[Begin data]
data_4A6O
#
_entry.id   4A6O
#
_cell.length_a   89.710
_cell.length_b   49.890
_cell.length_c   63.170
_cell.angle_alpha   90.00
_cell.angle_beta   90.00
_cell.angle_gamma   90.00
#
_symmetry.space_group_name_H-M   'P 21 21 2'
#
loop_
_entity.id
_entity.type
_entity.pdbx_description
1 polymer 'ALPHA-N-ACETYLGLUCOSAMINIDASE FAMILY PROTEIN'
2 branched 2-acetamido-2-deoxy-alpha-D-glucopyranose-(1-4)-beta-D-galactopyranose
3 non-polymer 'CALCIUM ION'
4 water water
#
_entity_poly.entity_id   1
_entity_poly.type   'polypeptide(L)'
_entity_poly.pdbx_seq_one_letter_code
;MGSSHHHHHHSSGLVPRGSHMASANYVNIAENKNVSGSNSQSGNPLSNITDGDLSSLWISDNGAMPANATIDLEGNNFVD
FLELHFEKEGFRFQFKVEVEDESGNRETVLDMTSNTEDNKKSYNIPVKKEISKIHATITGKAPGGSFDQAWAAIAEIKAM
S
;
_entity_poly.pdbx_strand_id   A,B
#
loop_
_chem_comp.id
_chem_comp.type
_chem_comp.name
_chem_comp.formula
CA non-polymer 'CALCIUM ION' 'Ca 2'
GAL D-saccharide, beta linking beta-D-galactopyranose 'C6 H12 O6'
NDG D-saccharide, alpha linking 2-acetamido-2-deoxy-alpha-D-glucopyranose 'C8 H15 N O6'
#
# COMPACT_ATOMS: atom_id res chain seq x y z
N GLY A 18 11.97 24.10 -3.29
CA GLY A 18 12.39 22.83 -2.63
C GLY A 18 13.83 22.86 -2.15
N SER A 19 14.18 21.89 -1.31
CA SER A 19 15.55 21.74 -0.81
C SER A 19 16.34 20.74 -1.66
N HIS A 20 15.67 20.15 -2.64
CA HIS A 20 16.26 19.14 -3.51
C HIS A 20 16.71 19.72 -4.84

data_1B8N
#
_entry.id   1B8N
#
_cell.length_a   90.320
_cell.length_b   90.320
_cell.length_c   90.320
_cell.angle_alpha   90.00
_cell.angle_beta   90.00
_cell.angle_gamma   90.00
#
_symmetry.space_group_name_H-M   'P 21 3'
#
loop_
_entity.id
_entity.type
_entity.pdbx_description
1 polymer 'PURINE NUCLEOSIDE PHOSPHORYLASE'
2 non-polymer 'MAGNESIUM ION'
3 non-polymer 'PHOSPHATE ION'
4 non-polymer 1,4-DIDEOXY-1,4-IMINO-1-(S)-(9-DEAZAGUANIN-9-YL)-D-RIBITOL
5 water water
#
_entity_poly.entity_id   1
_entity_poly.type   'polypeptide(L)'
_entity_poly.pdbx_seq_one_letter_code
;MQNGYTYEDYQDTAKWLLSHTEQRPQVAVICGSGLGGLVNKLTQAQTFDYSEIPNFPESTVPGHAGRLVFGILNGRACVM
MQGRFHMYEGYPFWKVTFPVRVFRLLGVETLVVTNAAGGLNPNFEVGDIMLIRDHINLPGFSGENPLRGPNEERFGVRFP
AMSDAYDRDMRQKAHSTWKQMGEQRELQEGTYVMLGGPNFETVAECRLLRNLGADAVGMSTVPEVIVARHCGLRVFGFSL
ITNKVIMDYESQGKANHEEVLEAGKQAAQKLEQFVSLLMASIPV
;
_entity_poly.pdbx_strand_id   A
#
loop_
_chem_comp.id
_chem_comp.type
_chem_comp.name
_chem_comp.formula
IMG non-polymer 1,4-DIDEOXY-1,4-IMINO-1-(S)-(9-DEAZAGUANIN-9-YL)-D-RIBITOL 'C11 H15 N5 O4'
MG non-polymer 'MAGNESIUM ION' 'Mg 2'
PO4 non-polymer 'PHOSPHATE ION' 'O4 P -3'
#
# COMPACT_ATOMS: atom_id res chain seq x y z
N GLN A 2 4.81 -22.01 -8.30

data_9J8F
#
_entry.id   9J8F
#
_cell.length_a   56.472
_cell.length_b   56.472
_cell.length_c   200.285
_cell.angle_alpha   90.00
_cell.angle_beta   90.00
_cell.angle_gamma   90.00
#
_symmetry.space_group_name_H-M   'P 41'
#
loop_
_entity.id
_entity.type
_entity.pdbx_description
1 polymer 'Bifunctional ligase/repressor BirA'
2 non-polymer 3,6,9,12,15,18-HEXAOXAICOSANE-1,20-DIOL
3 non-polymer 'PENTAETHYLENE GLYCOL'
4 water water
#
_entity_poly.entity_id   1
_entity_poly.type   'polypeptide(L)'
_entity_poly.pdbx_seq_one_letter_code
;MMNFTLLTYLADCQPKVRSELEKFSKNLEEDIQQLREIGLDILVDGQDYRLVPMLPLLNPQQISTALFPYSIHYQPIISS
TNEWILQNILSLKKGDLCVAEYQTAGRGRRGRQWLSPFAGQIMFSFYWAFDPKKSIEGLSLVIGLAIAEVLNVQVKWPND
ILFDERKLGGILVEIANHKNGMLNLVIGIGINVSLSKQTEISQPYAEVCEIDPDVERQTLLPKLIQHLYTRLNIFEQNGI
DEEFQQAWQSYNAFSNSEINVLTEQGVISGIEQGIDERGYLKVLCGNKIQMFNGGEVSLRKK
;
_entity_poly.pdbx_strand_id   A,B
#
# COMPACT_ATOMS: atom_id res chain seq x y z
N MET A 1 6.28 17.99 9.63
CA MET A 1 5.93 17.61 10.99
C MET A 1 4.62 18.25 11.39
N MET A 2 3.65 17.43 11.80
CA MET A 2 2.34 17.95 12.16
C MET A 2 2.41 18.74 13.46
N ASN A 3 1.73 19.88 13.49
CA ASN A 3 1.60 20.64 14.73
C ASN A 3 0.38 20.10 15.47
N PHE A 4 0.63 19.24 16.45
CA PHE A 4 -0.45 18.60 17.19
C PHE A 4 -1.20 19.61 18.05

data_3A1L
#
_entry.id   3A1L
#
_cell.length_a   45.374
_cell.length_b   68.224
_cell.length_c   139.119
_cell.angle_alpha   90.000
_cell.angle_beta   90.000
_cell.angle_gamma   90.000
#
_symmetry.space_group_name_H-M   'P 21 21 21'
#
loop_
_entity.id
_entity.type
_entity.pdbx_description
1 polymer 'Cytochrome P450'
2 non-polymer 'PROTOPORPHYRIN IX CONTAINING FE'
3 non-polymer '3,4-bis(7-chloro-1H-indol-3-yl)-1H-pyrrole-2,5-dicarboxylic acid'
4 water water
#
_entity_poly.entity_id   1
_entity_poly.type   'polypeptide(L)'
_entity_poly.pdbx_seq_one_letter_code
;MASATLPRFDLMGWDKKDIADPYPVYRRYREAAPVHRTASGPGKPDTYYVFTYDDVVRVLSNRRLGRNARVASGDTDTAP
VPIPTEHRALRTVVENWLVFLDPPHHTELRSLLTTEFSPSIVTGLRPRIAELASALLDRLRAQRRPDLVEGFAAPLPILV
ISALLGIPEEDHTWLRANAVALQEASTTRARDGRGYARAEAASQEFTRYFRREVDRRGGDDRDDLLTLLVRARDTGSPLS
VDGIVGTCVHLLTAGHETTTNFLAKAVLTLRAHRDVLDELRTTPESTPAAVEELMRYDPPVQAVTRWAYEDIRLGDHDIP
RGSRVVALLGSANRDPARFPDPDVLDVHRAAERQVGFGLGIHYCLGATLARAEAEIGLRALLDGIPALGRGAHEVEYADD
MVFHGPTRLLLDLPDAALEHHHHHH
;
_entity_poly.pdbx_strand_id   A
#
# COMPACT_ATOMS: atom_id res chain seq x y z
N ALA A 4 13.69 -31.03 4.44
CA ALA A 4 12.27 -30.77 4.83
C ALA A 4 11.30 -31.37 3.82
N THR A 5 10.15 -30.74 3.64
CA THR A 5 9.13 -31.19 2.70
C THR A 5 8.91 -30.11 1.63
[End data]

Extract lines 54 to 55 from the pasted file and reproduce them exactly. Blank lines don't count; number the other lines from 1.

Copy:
#
_cell.length_a   90.320